“I do not think the man I met a year ago was the real person he is.” I could not look up, hiccuping as I tried to stifle a sob.

“Why do you say that? What did you learn of him?” she held a kercheif up for me and I took it, wiping at my cheeks and nose.

“He is the King, Elsbeth.” I smiled bitterly from behind the kercheif at her stunned look.

“Martin? Dear Martin is the King?” she was flabbergasted, which was a first in all the years I had known her. She placed both hands on my shoulders as I nodded, sobbing again, and embraced me. “Oh Child, he is to marry someone else, is he? Because he is the king? Has he chosen someone else?”

“No, he offered for my hand in marriage.” I shook my head as I pulled away, looking down at my hands again.

“Then why are you crying? Why are you here?” Elsbeth lifted my chin to look in my eyes.

“I refused him.” I whispered, my lips trembling as I broke into a sob again, hiding my face in my hands to avoid the look of horror on my maidservants face.

“Why?” her whisper held all of her shock and dismay.

“Because he is not the man I thought he was. Because I think he made Martin up for some ridiculous purpose to make me a fool. I looked for Martin in him, when I realized who he really was, and there was no trace of my dear friend. I was such a fool, Elsbeth, to believe that such a good man could exist. He does not, nor will he ever. Martin is worse then dead, he was never real, he never existed.” I broke into true sobs then.

“Child, why would the King do that? Why would Martin do that? I cannot believe he made you a fool on purpose.” She embraced me again, whispering into my ear as she tried to comfort me.

“Because it is courtly the fashion to do so. The noble men like to make scandals and whores of the noble women. I have seen it happen to my own cousin. Lord Kale made love to her in the gardens, all but promised to marry her, and then wed another noble woman the next day. Zarene lost her maidenhood and nearly lost her life when she learned of his marriage. She tried to jump from the roof and nearly succeeded if Donal had not listened to me and stopped her.” I felt Elsbeth’s hand grow still as I related the incident.  “It is amusement to them to make fools of women, as if we do not matter, as if our emotions were nothing to them. He only sought to make a fool of me, to make me a wife in name while he made love to another behind closed doors. I could not marry such a man, not after such a betrayal.”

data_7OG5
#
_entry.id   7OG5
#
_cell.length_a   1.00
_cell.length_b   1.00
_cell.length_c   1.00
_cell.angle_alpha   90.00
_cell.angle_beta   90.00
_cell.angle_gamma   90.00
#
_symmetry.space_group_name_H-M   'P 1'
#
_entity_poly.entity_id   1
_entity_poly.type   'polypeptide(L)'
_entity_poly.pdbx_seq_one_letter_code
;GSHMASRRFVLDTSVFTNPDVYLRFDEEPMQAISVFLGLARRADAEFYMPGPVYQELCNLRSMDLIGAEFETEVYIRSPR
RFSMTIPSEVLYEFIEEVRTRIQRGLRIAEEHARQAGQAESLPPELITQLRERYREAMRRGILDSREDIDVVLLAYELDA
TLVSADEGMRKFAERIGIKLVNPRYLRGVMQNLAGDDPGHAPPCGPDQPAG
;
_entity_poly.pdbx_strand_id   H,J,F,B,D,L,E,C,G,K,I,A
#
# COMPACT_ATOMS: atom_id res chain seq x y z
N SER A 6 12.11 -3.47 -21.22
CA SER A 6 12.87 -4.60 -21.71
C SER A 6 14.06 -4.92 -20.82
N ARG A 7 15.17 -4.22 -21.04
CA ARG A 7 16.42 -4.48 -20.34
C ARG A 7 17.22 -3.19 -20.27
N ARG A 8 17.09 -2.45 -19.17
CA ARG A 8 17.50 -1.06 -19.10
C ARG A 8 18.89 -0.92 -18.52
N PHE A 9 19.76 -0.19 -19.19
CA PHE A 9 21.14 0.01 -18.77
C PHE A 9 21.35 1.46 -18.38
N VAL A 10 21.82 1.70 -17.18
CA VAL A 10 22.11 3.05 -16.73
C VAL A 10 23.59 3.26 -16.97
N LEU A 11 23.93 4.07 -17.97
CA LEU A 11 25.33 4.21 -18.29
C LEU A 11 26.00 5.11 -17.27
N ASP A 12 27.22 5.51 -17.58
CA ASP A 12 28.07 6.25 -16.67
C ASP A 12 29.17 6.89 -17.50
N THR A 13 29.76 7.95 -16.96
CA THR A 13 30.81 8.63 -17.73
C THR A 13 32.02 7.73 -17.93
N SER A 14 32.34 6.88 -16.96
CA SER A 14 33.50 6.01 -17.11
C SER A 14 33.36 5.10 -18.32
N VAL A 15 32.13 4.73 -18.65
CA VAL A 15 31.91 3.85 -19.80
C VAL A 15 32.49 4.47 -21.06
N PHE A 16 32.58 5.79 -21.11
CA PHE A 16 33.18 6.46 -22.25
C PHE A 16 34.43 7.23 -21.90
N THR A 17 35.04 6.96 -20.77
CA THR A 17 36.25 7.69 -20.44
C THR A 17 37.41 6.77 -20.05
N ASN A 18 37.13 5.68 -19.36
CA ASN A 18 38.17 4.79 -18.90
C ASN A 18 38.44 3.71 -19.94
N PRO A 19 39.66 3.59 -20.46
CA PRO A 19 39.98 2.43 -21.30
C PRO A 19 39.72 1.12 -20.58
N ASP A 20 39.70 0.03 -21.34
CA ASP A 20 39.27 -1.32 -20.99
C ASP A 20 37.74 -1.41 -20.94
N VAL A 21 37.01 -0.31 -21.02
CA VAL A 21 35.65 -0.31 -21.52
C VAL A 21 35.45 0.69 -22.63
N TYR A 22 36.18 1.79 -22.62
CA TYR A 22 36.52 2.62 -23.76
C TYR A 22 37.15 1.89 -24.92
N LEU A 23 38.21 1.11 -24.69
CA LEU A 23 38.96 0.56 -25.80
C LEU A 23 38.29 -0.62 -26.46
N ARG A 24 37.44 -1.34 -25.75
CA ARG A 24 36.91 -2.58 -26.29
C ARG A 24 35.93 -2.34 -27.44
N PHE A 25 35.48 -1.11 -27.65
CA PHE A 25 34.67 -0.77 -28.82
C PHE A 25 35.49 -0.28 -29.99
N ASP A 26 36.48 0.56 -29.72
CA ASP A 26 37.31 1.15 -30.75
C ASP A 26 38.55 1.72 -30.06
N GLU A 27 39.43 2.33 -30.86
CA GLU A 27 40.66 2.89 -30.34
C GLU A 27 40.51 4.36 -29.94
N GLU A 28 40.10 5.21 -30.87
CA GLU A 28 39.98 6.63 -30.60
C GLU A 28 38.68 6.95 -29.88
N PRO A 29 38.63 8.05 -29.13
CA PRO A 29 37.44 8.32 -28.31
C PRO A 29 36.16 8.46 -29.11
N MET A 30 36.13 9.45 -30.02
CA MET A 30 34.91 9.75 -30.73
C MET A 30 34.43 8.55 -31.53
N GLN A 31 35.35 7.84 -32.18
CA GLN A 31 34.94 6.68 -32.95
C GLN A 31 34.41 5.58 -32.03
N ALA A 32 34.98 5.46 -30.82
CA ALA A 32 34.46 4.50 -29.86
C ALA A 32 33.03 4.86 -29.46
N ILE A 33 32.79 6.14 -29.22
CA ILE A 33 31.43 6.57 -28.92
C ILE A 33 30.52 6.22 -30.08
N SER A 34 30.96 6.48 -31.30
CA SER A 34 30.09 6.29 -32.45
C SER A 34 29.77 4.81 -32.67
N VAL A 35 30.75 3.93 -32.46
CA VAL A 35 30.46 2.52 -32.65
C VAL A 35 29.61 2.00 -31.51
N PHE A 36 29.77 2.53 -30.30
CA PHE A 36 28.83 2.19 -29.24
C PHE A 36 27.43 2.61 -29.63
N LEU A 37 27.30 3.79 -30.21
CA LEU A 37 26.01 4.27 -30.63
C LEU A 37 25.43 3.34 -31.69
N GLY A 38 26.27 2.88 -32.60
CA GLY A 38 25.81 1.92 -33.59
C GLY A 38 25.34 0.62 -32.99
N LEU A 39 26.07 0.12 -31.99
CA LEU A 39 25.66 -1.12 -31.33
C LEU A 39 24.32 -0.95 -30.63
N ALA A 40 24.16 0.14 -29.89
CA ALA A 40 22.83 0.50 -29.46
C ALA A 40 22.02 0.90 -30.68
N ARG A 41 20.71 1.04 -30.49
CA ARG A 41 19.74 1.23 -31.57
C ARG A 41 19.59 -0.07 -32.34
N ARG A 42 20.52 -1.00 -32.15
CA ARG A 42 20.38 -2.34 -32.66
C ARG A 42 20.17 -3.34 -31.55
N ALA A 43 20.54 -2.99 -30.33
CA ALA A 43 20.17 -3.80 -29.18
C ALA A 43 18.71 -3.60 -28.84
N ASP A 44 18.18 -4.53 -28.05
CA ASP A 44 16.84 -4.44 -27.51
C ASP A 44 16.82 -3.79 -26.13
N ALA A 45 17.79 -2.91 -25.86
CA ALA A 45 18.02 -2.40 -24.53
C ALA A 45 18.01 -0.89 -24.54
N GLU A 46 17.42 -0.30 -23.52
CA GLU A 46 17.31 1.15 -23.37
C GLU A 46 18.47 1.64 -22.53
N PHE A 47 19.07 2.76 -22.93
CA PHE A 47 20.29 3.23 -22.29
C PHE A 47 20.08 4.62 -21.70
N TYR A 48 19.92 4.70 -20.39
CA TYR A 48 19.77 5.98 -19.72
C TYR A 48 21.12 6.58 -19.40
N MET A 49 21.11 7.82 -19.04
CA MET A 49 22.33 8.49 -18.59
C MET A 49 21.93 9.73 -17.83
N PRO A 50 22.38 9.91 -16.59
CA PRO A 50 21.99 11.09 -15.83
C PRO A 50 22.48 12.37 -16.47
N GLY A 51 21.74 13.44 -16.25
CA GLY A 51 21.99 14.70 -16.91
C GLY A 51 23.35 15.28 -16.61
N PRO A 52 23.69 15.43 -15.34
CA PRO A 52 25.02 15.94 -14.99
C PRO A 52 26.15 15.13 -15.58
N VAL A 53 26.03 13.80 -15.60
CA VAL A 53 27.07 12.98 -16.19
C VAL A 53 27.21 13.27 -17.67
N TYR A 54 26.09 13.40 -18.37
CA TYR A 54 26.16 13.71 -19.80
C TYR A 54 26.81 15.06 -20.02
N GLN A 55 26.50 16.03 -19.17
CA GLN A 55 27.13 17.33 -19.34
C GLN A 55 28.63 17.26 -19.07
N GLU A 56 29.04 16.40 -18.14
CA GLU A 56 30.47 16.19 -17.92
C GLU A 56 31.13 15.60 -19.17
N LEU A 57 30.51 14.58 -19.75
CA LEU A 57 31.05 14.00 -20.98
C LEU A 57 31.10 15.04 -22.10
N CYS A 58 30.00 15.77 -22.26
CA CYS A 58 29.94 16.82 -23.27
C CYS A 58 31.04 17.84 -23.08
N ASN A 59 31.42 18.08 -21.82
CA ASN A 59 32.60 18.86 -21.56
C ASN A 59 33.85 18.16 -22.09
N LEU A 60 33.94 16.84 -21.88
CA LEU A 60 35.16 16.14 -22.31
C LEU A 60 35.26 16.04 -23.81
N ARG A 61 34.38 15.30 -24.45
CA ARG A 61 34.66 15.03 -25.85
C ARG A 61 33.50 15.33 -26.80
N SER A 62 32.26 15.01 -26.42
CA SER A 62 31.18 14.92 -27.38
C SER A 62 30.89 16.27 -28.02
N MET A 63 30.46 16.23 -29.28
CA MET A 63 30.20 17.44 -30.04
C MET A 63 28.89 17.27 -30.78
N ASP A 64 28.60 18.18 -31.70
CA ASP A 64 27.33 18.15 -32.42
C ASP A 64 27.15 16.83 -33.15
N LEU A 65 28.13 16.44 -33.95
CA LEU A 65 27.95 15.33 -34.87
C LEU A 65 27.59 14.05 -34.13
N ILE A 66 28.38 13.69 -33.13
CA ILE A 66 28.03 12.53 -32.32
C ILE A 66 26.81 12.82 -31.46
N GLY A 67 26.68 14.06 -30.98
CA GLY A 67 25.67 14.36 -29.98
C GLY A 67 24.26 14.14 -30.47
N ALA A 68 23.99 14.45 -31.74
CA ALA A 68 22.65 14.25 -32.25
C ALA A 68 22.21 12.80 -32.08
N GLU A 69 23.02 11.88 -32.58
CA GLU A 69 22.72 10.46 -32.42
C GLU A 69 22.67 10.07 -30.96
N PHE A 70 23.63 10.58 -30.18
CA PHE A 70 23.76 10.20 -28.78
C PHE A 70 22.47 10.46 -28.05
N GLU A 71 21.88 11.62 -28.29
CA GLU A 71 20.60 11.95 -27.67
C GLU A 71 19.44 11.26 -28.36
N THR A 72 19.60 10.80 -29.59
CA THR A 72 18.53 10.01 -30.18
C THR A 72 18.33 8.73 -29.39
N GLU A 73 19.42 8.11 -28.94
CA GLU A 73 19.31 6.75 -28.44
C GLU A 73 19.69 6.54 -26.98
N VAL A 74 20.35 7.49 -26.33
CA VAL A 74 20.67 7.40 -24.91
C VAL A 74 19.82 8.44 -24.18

“Of course not, Child.” Now she pulled back, holding my chin so I looked into her face again. “I will not question your decision, Child, if that is the truth of the matter. I thought you looked more then road weary when you walked through that door. Bed is what you need, with a draught to help you sleep, if you wish it.”

“No, I think I am weary enough from everything that has happened I could sleep for days.” I took a deep breath to force the heavy, sorrowful fog from my lungs. I felt better having told her, although I knew in the morning I would have to relate the whole story to Siobhan with even more detail, but I would have a whole nights rest and perhaps breakfast as well to fortify myself for the ordeal.

“Then come to bed, let me tuck you in as I used to when you were young.” Elsbeth gave me her comforting smile again and I stood up as she drew back the blankets on the bed. She gave me a serious look as I climbed in and asked, “Does your uncle know the King proposed?”

“Yes, the whole household knows. He knealt before me and proposed in front of everyone.” I sighed heavily as she pulled the blankets up around me, a look of serious concern wrinkling her brow.

“It will be all over the City by now, then. You will not be able to return for quite some time without people talking about you.” She sat on the edge of my bed and took my hand gently.

“Elsbeth, I have no respect for the people who would be so low as to find amusement in this situation, so their opinions are of no concern to me. I am sure I have given you enough to worry about, do not add this matter to that list.” I sat up, burrowing my shoulders into the pillows, “I have no plans on ever returning to the City in my life unless taken there by military force. I do not think City society holds the draw that it once did.”

“It does not glitter so enticeingly as it did before?” she smiled a wry smile at me.

“Oh, it glitters. Like a fish on the river bank: it glitters and it stinks.” Elsbeth’s eyebrow twitched as I used her favorite description and I smiled at her. I would be alright, eventually, and I hoped to reassure her of it. She tapped my forehead with a scolding finger and rose to leave, blowing out the candles as she made her way to the doorway. “Goodnight, Elsbeth.”

“Goodnight, Child. Sleep well.” She called from the doorway and closed it gently.

It is a wonderful side effect of such disasterous events followed by the extertions to control those emotions that war with each other in the aftermath that sleep ends up being dreamless and, for the most part, restful. It also helped that I had forced myself to ride much longer and harder afterwards in my bid for escape then I ever had before, bringing over me a lovely dead exhaustion to force the dreams away. I slept well into the morning and felt much refreshed at least physically.